Last modified: 2007-10-20 by ivan sache
Keywords: borsbeek | flower (red) | burdock |
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Municipal flag of Borsbeek - Image by Arnaud Leroy, 26 March 2006
The municipality of Borsbeek (10,224 inhabitants on 1 July 2007, 392 ha) is a small but crowdy town bordering Antwerp in the south-east.
Borsbeek is mostly known for Fort 3, aka the Fort of Borsbeek. Fort 3
was built between 1860 and 1864 as a part of the defense system
protecting Antwerp. There were different proposals for the system,
among which Henri-Alexis Brialmont's was selected. His network of eight
forts is still known as Brialmont's belt. The building of the belt
started with the Fort of Borsbeek, which was also the only one to have
been built as drafted in the original proposal. The fort was once one
of the jewels of the crown; now restored after years of escheat, it is
the best remain of Brialmont's belt.
The Fort of Borsbeek was before the First World War the third biggest fort in Europe, but it was progressively abandoned and demolished, and eventually decommissioned in 1963 and sold to the municipalities of Borsbeek and Mortsel. Borsbeek purchased Mortsel's part in 1987 and revamped the fort as a 32-ha recreational area, housing now more than 35 youth associations and sport clubs.
Source: Fort 3 website
Ivan Sache, 26 March 2006
The municipal flag of Borsbeek is horizontally divided yellow-red; a
red flower is placed in the canton of the yellow stripe whereas the red
stripe is charged with four yellow thin stripes (or the lower half of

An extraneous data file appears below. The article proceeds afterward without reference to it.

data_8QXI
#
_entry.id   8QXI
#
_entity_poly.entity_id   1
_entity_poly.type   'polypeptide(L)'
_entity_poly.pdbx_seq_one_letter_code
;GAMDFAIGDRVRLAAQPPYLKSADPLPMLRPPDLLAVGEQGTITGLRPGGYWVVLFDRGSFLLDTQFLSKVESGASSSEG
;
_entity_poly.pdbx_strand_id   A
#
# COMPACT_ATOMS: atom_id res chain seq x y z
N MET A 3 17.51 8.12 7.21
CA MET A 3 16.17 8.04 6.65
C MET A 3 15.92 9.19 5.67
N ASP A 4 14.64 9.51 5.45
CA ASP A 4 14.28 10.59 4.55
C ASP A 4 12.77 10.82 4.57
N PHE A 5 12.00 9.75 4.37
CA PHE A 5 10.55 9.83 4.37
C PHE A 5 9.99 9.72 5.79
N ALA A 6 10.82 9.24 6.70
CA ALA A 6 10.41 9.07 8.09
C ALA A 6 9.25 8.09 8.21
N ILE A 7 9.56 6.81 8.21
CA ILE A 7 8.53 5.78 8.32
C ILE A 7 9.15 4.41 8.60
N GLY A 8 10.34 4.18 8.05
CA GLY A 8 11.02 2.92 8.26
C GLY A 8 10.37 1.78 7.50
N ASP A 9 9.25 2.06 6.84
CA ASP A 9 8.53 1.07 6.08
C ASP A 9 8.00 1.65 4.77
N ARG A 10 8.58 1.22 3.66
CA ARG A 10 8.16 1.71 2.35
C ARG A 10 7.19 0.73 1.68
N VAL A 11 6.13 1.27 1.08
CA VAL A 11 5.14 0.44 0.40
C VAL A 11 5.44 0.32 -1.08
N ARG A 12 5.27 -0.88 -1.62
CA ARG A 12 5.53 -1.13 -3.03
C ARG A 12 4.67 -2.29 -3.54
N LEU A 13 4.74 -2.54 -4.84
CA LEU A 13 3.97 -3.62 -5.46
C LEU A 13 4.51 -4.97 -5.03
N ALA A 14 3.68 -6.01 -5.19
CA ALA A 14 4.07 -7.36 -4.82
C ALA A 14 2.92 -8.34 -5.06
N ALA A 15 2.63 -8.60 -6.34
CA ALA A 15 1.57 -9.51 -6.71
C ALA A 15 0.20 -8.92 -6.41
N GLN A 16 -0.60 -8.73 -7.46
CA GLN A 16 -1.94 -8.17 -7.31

the flag is made of nine stripes in turn red and yellow).
According to Gemeentewapens in België - Vlaanderen en Brussel, the flag was adopted by the Municipal Council on 6 March 1992, confirmed by the Executive of Flanders on 16 February 1993 and published in the Belgian official gazette on 21 June 1994.
The flower is a burdock, called in Dutch bors and the origin of the name of the municipality, beek meaning "a brook". The red and yellow stripes in the lower half of the flag might recall the six red and yellow stripes of the second and third quarters of the fourth quarter of the complicated municipal arms of Borsbeek.
Burdocks are thistle-like plants belonging to the family Asteraceae (ex Compositae), genus Arctium. The European and Asiatic burdocks belong to five species difficult to differentiate and forming several hybrids. The plant is up to 1.50 m high, has a deep taproot, alternate hairy leaves and purple composite inflorescences ("flowers"). Burdocks are typical zoochorous plants, that is they spread their seed via animals. The inflorescence is surrounded by a dense coat made of bractaea (the modified leaves appearing just below the flowers) each ending with a hook. These hooks allow the infloresence bearing the mature seeds to hang on very tightly to animal fur or human coats, that can spread the seeds on very long distances. Throwing burdock "heads" to the poor girls' hair was (and probably still is) a traditional nasty boys' pleasure in the countryside. It is said that the hooks "invented" by the burdock and other plants have inspired the inventors of the Velcro® strips and other scratches of that kind. In the past, infusion of burdock root was recomended against ringworm. Since ringworms also hang on very tightly to skin, it is possible that the medicinal property of burdock was proposed according to the "signature theory"; this medieval theory associated the properties of the plants to their appearance (a plant with kidney-shaped leaves was good against kidney diseases).
Arnaud Leroy, Pascal Vagnat & Ivan Sache, 26 March 2006